As businesses prepare their 2006 marketing budgets, many lament the number of contacts in their databases without email addresses. In recent years, many traditional database houses that offer list hygiene services have added email append offerings. One might expect the process to be straightforward and effective. Unfortunately, email append is still fraught with dangers. Choosing the right vendor is critical to a successful outcome.
The core of the problem, as is so often the case with email marketing, is permission. Smart marketers understand the importance of permission and only accept explicit opt-in. Obtaining that permission presents some difficulties.
Compared to a traditional offline data append, email append contains an additional step: permission request. The process is typically:
To obtain a useful match rate, the vendor must have a large database to compare your list against. In an ideal world, this database would consist entirely of recent confirmed opt-in (COI) subscribers who agreed to receive third-party solicitations. Unfortunately, such databases are about as scarce as hen's teeth. So vendors have to cut some corners and work with the available databases. The issue is which corners have been cut, and how deeply.
Although the vendor will typically send the permission request from its own systems, the request will still have your company name in it. If the vendor's list management practices are poor, you risk being found guilty by association and labeled a spammer for using the vendor.
It's essential to know what to ask when evaluating a potential vendor.
Most email append databases are compiled from multiple sources of varying quality. As the saying goes, "Garbage in, garbage out." A database is only as good as its worst source.
Where does the vendor obtain its addresses? What checks are in place to ensure collected addresses are valid? Does it accept confirmed opt-in, opt-in, or opt-out lists?
Not all permissions are created equal. Many vendors maintain a record of address sources. Ideally, they also keep a detailed record of subscription and activity history. Such a history is needed to disprove spam allegations.
Does the vendor perform its own opt-in confirmations on purchased addresses or rely solely on the original opt-in? Does it have details of what each address opted in for? Does it keep evidence of that opt-in (location, date and time, source address)? Can it trace every address back to its source?
Old addresses are subject to bounce, complaint, and spam trap issues. With high email churn rates and increasing sensitivity to subscriber privacy, obtaining and maintaining an append database can be extremely difficult.
What are the maximum and average ages of the addresses in the database? What history does the vendor retain concerning communications with each address? How and when are bouncing addresses removed? Are nonresponsive addresses removed, and what are the removal criteria?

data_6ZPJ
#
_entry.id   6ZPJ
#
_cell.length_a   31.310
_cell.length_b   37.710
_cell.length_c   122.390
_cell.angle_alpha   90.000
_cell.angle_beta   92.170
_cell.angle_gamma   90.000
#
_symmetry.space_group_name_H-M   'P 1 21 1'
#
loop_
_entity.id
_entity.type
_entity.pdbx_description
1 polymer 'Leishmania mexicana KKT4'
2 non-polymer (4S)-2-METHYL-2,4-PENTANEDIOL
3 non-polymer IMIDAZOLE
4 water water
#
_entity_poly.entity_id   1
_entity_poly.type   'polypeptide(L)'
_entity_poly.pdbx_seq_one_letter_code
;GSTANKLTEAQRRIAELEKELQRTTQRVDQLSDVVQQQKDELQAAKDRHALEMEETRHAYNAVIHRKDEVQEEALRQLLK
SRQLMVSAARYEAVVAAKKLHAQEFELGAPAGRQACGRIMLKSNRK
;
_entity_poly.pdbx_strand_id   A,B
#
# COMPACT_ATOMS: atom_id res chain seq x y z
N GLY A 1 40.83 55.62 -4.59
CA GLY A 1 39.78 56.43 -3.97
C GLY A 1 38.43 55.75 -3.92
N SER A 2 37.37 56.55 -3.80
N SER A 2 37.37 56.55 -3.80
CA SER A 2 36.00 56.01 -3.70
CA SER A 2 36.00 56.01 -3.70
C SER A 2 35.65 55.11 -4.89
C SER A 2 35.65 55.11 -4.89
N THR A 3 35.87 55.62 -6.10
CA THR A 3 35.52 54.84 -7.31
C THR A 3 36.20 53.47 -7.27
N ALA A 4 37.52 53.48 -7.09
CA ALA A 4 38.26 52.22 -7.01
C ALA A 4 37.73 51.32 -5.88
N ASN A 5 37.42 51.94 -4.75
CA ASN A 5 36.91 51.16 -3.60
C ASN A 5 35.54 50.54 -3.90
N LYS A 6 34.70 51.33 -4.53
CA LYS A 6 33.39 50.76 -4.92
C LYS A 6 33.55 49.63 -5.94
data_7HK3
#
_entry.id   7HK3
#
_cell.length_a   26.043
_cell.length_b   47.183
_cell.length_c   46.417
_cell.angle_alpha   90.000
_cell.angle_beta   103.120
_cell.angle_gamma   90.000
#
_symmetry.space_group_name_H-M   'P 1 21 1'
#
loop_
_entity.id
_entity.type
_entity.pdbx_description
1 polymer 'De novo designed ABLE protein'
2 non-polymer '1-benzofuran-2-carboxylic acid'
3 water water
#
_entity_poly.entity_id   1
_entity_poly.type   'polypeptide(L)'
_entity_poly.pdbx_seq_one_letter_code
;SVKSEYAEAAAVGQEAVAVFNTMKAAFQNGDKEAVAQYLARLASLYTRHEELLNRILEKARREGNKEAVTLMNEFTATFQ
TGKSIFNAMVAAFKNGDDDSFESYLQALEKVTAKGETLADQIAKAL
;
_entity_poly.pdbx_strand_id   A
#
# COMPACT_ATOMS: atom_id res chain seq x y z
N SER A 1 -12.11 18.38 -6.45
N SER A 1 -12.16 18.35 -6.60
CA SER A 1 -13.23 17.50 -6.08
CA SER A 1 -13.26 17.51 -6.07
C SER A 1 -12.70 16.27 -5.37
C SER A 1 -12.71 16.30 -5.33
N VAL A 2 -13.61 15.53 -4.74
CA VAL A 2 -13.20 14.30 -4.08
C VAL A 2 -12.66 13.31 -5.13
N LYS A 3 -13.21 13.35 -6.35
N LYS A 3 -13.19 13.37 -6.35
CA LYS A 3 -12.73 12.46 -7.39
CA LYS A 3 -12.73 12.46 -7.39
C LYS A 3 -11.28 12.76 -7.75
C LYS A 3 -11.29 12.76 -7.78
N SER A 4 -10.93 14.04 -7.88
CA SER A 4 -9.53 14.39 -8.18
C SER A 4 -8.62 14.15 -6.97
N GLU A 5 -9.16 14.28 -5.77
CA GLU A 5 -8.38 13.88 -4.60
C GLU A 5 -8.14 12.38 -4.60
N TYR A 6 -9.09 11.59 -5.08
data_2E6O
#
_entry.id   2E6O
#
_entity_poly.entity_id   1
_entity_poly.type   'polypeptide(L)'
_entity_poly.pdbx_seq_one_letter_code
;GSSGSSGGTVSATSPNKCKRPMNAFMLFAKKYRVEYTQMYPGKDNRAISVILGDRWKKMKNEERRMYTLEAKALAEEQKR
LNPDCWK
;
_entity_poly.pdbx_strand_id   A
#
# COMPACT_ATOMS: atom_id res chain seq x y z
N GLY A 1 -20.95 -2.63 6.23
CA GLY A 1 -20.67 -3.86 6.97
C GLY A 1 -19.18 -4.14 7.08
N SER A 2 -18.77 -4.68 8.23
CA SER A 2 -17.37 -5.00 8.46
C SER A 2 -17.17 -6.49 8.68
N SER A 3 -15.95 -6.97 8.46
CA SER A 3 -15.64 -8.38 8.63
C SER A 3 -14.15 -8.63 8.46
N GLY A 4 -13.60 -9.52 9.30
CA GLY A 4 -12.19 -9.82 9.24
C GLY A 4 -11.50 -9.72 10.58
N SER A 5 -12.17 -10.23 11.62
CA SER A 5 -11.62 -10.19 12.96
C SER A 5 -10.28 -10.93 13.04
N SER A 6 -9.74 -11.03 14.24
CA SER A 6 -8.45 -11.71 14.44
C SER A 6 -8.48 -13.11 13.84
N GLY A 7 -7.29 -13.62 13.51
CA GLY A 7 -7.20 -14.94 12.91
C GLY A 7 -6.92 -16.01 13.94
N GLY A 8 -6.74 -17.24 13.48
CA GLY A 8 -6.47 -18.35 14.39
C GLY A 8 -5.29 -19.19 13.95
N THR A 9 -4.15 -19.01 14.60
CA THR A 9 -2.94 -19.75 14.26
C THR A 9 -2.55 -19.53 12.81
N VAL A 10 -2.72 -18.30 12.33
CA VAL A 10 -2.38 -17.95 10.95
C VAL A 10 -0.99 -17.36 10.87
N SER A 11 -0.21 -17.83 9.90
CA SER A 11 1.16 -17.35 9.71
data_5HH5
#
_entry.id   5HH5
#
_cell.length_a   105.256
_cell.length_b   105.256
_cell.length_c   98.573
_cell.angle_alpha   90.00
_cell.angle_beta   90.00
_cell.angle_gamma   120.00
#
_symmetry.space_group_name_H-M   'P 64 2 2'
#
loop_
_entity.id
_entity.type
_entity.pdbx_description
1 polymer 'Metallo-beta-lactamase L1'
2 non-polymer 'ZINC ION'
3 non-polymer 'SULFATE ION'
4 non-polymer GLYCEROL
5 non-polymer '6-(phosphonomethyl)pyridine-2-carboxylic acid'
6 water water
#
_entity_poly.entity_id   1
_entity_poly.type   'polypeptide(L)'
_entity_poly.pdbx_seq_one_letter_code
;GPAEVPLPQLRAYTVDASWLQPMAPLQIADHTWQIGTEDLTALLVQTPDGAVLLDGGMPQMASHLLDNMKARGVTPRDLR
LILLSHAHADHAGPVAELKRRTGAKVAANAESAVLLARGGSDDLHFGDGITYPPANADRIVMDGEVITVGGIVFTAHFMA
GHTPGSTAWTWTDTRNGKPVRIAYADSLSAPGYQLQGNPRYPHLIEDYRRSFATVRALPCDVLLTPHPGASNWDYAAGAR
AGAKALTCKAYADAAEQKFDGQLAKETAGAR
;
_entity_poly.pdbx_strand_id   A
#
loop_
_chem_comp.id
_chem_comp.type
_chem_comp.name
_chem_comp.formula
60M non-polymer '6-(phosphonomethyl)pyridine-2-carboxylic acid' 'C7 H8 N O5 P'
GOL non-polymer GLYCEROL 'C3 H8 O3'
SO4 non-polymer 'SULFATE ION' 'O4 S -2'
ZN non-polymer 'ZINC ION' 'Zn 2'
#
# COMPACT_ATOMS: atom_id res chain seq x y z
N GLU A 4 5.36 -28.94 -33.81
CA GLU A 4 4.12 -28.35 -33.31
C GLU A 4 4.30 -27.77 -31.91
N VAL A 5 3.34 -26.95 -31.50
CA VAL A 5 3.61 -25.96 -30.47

Since your vendor will send email on your behalf, you should do much of the same background investigation you would with an email service provider.
What domains does it send from? What IP addresses? Where is it whitelisted? Which feedback loops is it on? Is it blacklisted?
Many vendors prefer to send an opt-out confirmation rather than an opt-in permission request. For years, ISPs have instructed their customers not to opt out of messages they didn't request. The double negative of not opting out of something you didn't request doesn't constitute a positive declaration of consent.
Will the vendor send an opt-in request or only opt-out? Does it charge based on matches, deliveries, or permission responses? What are its typical match, delivery, and opt-in rates? What percentage of its clients use opt-in over opt-out?
Used judiciously, email append can be an effective tool to rapidly add email addresses to your customer database. However, it is expensive and can be risky. Whether you use it and which vendor you choose should depend on how sensitive you and your customers are to permission and privacy issues, and how much risk you're prepared to take.
Until next time.
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Derek Harding is the CEO and founder of Innovyx Inc., a member of the Omnicom Group and the first e-mail service provider to be wholly owned by a full-service marketing agency. A British expatriate living in Seattle, WA, Derek is a technologist by background who has been working in online marketing on both sides of the Atlantic for the last 10 years.
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